Age, Biography and Wiki

Dorothy Ellicott (Dorothy May Bridger) was born on 1901 in Havant, United Kingdom of Great Britain and Ireland. Discover Dorothy Ellicott’s Biography, Age, Height, Physical Stats, Dating/Affairs, Family and career updates. Learn How rich is She in this year and how She spends money? Also learn how She earned most of networth at the age of 89 years old?

Popular As Dorothy May Bridger
Occupation N/A
Age 89 years old
Zodiac Sign
Born 1901
Birthday 1901
Birthplace Havant, United Kingdom of Great Britain and Ireland
Date of death 1990 (aged 88–89) – Gibraltar Gibraltar
Died Place N/A
Nationality United Kingdom

We recommend you to check the complete list of Famous People born on 1901.
She is a member of famous with the age 89 years old group.

Dorothy Ellicott Height, Weight & Measurements

At 89 years old, Dorothy Ellicott height not available right now. We will update Dorothy Ellicott’s Height, weight, Body Measurements, Eye Color, Hair Color, Shoe & Dress size soon as possible.

Physical Status
Height Not Available
Weight Not Available
Body Measurements Not Available
Eye Color Not Available
Hair Color Not Available

Who Is Dorothy Ellicott’s Husband?

Her husband is John (Jack) Teague Ellicott

Parents Not Available
Husband John (Jack) Teague Ellicott
Sibling Not Available
Children Not Available

Dorothy Ellicott Net Worth

Her net worth has been growing significantly in 2022-2023. So, how much is Dorothy Ellicott worth at the age of 89 years old? Dorothy Ellicott’s income source is mostly from being a successful . She is from United Kingdom. We have estimated
Dorothy Ellicott’s net worth
, money, salary, income, and assets.

Net Worth in 2023 $1 Million – $5 Million
Salary in 2023 Under Review
Net Worth in 2022 Pending
Salary in 2022 Under Review
House Not Available
Cars Not Available
Source of Income

Dorothy Ellicott Social Network




As a historian, she wrote several articles, booklets and books. Her most renowned work was Our Gibraltar, published in 1974 by the Gibraltar Museum. It was described by Sir Varyl Begg (Governor of Gibraltar from 1969 to 1973), as a work that told “the story of The Rock in a manner suitable for the visitor seeking a brief outline of historical events in easily digestible form”. It is also mentioned by Sir William Jackson (historian and Governor of Gibraltar from 1978 to 1982), in the preface of his work The Rock of the Gibraltarians (1990).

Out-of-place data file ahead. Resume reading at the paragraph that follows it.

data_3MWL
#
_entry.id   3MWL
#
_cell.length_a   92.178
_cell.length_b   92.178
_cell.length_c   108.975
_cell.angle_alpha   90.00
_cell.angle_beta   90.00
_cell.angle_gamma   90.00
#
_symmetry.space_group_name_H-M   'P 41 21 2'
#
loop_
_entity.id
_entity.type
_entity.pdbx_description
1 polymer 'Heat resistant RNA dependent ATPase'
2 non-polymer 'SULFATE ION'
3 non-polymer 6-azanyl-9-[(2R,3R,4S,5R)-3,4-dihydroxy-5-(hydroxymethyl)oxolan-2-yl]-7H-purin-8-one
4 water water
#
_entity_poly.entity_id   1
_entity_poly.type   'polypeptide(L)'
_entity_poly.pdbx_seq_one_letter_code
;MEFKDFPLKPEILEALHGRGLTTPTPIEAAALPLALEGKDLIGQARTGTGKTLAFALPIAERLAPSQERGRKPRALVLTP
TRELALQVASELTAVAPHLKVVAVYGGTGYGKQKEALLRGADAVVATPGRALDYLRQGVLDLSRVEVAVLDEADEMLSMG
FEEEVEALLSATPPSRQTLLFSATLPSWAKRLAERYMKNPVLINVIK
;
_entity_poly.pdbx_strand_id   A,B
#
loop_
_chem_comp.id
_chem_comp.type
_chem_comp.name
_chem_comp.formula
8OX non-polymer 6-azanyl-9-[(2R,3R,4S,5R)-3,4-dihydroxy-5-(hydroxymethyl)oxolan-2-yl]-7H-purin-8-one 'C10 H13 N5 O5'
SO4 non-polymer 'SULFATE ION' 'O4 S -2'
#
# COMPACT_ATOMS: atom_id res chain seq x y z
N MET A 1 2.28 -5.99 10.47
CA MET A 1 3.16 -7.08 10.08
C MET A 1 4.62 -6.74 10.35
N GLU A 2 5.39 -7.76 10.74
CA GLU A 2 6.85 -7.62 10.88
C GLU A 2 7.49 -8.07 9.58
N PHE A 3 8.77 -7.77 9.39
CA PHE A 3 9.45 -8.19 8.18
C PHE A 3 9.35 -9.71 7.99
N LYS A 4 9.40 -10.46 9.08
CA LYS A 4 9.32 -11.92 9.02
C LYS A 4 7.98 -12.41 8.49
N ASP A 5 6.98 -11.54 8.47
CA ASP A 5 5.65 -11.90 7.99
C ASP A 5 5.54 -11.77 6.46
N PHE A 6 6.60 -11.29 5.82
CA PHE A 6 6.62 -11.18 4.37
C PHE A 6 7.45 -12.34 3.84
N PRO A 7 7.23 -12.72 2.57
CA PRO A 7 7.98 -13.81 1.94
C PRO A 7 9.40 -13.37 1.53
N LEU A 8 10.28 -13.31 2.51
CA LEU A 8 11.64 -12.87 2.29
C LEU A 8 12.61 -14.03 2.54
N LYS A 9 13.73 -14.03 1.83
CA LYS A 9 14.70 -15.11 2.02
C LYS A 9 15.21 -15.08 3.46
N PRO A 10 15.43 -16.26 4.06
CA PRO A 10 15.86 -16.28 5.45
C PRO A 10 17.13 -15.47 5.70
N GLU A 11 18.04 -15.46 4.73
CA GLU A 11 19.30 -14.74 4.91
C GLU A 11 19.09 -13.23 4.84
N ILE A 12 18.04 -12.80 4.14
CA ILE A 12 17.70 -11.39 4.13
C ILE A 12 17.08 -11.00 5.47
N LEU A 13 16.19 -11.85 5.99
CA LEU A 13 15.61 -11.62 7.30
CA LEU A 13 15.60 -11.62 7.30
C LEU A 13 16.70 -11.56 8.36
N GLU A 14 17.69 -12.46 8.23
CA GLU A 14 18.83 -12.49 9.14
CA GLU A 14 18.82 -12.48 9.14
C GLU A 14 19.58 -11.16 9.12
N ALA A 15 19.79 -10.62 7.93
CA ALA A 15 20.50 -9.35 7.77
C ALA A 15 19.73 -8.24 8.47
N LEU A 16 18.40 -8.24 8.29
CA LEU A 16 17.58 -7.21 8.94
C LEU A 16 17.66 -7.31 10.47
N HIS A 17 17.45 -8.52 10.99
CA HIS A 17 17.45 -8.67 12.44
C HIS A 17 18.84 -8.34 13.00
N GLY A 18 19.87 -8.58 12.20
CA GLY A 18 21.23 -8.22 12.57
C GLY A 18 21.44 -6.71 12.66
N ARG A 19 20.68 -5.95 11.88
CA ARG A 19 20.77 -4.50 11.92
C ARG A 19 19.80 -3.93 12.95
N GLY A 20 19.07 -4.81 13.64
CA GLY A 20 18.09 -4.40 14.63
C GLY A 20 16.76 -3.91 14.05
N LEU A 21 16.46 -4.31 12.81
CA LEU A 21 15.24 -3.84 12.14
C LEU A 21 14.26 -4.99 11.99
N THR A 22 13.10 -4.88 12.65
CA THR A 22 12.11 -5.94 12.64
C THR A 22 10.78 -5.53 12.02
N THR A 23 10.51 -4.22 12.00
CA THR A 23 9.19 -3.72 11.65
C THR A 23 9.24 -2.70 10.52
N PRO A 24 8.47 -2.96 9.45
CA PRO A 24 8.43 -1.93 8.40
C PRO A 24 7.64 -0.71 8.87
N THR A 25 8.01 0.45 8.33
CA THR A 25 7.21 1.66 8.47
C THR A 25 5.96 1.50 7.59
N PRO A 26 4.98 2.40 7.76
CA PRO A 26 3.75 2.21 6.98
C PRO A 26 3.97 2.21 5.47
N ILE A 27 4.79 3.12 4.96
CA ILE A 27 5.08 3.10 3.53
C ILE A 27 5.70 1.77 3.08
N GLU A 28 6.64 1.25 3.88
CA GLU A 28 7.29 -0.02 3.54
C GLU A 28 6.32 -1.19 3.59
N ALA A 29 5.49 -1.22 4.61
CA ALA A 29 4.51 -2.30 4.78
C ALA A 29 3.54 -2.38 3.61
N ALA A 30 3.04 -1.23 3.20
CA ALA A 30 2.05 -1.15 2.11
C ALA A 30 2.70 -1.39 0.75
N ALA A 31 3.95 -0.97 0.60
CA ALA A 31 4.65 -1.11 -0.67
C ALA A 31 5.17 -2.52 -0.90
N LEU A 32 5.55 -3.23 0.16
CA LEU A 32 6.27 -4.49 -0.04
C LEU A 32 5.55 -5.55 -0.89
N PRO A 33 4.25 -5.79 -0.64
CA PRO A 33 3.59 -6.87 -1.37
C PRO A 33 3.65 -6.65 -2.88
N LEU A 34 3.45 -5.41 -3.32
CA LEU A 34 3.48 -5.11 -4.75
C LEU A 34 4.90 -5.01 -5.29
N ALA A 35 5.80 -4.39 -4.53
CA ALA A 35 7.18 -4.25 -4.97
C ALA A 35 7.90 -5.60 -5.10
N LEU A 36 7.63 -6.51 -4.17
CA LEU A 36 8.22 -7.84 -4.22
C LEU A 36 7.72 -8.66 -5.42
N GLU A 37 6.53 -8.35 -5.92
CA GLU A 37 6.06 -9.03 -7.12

In 1970, Dorothy Ellicott was appointed first female Justice of Peace of Gibraltar. In 1972, she was awarded the OBE. In 2008, the recently created Gibraltar Medallion of Honour was bestowed, posthumously, upon Dorothy Ellicott for public service and service to heritage.


After the war she became involved in politics, initially as a member of the Association for the Advancement of Civil Rights (AACR) (Joshua Hassan’s party, of which her husband was also a member; he was elected to the City Council in the first elections after the war, in 1945). In 1947 she was awarded the MBE. She was the first woman to become a member of the City Council, in December 1947, within the candidature of the AACR (this being the first election in which women were allowed to stand and vote), and remained so as an elected member for nine years. In the early 1950s, Ellicott left the AACR. In 1959, she also became the first woman to be elected to the Legislative Council, this time as an independent, remaining there for five years. She was also Chair of the Gibraltar Museum Committee.


As a young woman she worked as Secretary to the Editor of the Gibraltar Chronicle, a connection she maintained over the years contributing numerous articles. She was also a Reuters correspondent. In 1926 she married John (Jack) Teague Ellicott. At the start of World War II, she was a member of the St. John Ambulance Nurses and took part in some of the first journeys to French Morocco, in the initial stages of the evacuation of the Gibraltar civilian population (May/June 1940), later returning to “the Rock”. When the Gibraltarian evacuees were later expelled from the French Morocco and a wider scale evacuation schema was being implemented, Ellicott had to leave Gibraltar by September 1940 and relocated to the United Kingdom, where she remained for four years. She did not return to Gibraltar until August 1944.


Dorothy May Ellicott, OBE, GMH, JP (1901–1990), was a Gibraltarian historian and politician.

Dorothy Ellicott was born in Havant, Hampshire, England in the last quarter of 1901. She was raised in Gibraltar having relocated there with her parents at the age of 5 when her father was transferred to work at the Gibraltar Dockyard. There, she received her education from the Sisters of Loreto, either at the day school at Gavino’s Passage or at the Loreto Convent on Europa Road, even though Ellicott’s family were Anglicans at a time when there was a “fashionable Protestant school, Miss Hepper’s”.